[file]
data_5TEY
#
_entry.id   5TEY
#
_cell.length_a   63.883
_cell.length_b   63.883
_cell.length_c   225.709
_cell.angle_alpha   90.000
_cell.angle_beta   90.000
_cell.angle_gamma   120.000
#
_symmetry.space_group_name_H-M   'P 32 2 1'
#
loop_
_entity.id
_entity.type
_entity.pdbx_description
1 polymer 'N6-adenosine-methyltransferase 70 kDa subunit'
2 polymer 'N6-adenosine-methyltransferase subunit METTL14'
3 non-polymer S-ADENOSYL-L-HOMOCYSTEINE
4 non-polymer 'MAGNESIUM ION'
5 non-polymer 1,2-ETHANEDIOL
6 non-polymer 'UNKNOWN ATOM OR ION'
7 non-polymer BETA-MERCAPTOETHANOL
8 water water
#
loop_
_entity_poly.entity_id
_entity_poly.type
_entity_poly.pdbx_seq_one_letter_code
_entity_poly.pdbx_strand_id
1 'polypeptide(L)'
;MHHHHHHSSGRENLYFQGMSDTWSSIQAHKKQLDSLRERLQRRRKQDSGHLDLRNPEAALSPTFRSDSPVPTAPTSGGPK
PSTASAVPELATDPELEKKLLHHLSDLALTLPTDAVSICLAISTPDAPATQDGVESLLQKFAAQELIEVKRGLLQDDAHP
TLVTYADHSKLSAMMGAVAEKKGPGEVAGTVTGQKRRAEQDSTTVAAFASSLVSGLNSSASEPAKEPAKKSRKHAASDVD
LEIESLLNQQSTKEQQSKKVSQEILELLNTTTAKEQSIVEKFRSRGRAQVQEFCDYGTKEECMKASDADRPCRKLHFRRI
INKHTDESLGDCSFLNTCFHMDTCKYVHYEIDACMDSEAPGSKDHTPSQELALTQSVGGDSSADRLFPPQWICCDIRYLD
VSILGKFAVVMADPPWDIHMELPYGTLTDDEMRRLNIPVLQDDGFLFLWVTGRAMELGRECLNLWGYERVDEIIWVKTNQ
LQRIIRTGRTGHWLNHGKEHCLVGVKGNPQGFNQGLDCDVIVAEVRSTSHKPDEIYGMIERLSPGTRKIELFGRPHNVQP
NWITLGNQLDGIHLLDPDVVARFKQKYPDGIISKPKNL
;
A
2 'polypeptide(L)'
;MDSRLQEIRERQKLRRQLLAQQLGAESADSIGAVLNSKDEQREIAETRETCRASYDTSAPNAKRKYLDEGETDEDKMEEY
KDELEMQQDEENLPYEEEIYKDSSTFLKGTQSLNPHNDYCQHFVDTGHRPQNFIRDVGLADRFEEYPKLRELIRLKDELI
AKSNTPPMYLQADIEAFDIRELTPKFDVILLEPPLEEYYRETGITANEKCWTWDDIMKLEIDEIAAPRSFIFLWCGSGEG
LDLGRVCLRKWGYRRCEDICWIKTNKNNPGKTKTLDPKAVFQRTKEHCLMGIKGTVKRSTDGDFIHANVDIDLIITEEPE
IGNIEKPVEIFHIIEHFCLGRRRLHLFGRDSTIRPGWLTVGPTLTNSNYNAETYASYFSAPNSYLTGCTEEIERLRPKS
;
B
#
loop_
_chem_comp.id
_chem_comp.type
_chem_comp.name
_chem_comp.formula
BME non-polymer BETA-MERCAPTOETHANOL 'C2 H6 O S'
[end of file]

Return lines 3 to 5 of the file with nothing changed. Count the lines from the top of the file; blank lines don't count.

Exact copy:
_entry.id   5TEY
#
_cell.length_a   63.883